Robert Gagnon Responds to the Archbishop on Gays and Romans 1
Let us begin by affirming that Paul in his letter to the Romans was emphatically not telling believers in Rome. Paul was not telling the Roman Christians to avoid passing judgment on fellow believers who actively engage in sexual immorality of an extreme sort, including homosexual practice. To the contrary: When Paul next used the term “sexual impurity” (akatharsia) in his letter (6:19), a term that he used elsewhere in Romans only in 1:24-27 to describe homosexual practice, he did so in direct address to the Roman believers. He reminded them that believers in Christ are no longer “slaves to sexual impurity,” for to continue in such behavior was to engage in acts of which they should now be “ashamed” (echoing the shame language that dominates Rom 1:24-27 regarding homosexual practice). Such acts, he says, lead to death and the loss of eternal life (6:19-23; compare 1:32). . .
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Again in Romans 13, Paul makes clear that sexual impurity is definitely not one of the matters of ethical indifference, like diet and calendar issues, that later in 14:1-15:13 Paul will warn believers against judging fellow believers for. Paul insists in 13:13-14 that, in view of the coming day of salvation and judgment, believers “lay aside works of darkness” such as “immoral sexual activities and licentious acts” and thereby to “make no provision to gratify the sinful desires of the flesh.” The Greek word for “immoral sexual activities” is koitai, which literally means, “lyings” or “beds,” a term that obviously links up with arsenokoitai, “men lying with a male,” in 1 Cor 6:9 as a particular instance of an immoral “lying.” The Greek word for “licentious acts” is aselgeiai, which refers to a lack of self-restraint with respect to refraining from prohibited sexual behaviors. This takes us back to the discussion in Rom 6:19-22 where Paul insists that believers stop putting their bodily members at the disposal of the kind of “sexual impurity” cited in 1:24-27, which makes them slaves of sin and lacking in sexual self-restraint. If Paul had wanted his converts to stop passing judgment on fellow converts who were engaged in unrepentant sexual immorality then he would have been a monumental hypocrite, inasmuch as he himself regularly made such judgments (we’ll see more in a moment). It is far more likely, though, that Williams has misinterpreted Paul than that Paul was a monumental hypocrite, in my opinion.
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Partly what this boils down to is this: Williams does not regard homosexual practice as a particularly significant sexual offense, if even an offense at all. (I have read in the press that he may have moderated or even changed some of his earlier strong support for homosexual practice but the evidence for such a change is at best conflicting.) For I can’t imagine Williams arguing that it would be inappropriate for the church to split over the issue of, say, ordaining bishops who were in committed sexual bonds with a parent, full sibling, or adult child. I suspect that in such a context he would never introduce issues such as ‘judgmentalism’ or self-righteousness or divisiveness on the part of those who opposed ordination of such. Yet neither he nor anyone else who talks in this way has made a convincing case that Paul would have viewed loving and committed same-sex intercourse involving people “oriented” to such behavior as a significantly lesser offense than adult, consensual, and loving incest of the first order. Until he or anyone else makes such a convincing case, no basis exists for arguing that severing ties with a schismatic Episcopal Church of the United States of America would be an unfaithful, self-righteous, and anti-Pauline act. Indeed, the truly anti-Pauline act would be a business-as-usual approach to a renegade body that endorses sexual immorality among its leaders.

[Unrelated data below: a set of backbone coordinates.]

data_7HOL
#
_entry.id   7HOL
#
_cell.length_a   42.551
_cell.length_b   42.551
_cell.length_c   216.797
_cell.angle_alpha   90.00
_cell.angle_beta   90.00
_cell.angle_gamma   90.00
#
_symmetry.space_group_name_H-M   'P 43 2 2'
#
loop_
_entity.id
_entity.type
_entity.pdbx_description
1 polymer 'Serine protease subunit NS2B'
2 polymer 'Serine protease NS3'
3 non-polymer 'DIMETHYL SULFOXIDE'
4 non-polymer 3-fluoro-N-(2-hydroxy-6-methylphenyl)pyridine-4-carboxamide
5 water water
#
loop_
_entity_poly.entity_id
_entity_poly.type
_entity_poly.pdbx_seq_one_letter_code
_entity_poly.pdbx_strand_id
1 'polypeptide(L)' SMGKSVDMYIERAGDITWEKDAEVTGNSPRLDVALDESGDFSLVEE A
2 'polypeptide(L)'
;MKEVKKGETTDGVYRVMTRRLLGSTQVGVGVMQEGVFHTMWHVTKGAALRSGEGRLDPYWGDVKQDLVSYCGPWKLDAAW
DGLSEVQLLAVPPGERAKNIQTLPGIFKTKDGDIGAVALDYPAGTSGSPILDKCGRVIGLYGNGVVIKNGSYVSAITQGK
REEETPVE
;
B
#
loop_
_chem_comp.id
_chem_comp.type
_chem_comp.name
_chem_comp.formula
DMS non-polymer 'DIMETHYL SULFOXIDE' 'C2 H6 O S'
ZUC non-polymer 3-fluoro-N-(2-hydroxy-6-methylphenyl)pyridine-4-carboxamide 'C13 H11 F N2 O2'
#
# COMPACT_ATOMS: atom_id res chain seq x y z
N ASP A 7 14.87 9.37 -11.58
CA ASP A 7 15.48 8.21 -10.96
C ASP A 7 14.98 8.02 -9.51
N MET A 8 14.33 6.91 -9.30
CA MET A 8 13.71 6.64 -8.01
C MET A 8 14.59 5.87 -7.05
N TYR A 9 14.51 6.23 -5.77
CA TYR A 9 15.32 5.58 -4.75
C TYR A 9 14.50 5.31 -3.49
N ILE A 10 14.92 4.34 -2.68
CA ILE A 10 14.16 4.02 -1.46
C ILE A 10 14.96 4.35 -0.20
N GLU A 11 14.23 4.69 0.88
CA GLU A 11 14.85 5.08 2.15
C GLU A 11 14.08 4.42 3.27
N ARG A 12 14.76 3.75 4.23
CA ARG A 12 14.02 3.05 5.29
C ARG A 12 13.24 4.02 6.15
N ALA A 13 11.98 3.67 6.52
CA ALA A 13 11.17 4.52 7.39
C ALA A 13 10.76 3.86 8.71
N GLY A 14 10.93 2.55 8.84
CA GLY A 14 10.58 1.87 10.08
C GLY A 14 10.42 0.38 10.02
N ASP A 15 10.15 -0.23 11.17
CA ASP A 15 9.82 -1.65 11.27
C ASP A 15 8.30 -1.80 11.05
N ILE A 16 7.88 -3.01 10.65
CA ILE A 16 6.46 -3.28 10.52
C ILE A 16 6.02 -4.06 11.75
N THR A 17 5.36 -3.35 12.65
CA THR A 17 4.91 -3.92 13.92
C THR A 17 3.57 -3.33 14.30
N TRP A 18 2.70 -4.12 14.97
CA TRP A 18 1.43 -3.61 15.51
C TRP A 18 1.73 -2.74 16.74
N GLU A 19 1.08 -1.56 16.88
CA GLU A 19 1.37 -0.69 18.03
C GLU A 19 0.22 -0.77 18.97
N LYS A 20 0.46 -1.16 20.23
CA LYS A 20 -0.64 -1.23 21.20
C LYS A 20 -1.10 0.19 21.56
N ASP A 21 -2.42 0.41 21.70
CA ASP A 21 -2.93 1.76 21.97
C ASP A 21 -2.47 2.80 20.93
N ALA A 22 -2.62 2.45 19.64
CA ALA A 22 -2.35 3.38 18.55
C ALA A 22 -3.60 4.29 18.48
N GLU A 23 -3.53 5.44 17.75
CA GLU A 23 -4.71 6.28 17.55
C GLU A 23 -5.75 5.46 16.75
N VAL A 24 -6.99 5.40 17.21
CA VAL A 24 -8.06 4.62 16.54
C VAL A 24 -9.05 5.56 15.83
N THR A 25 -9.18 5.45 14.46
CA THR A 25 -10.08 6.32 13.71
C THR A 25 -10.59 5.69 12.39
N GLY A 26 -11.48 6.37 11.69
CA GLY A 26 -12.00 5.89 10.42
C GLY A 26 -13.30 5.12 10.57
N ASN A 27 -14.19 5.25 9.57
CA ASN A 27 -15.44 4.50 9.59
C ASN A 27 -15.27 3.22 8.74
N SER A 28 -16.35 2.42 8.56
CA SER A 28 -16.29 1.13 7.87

I think that there are several possible responses to this very well-written article. First, I think that Professor Gagnon assumes, without much argument, that Romans 1 is discussing homosexuality. Augustine wrote that it referred, at least in part, to women having anal sex with men. And as I noted in my previous post, there is some scholarship that Paul is focused on sexual rituals of competing pagan rituals (and as I argued, the text of Romans 1 supports this view).
Second, and perhaps more importantly, Paul--at best--is merely assuming that homosexuality is sinful, but he never makes an argument or theological statement as to why this is so. It is an assumption made by Paul, not an ethical argument. Importantly, he made assumptions about slavery that we now reject as wrong. The issue is this--must we accept Paul's cultural assumptions? I think not. We certainly know a great deal more about same sex relationships in the 21st Century than the First Century.
Third, Gagnon ignores the historical context of Paul's condemnation of homosexuality. Paul could only condemn what he knew--and what he knew about homosexual acts of his time may very well be worthy of condemnation (men/boy relationships, for example). There is no evidence, however, that Paul knew of any couple in the type of committed same sex relationship that is at issue in current debates.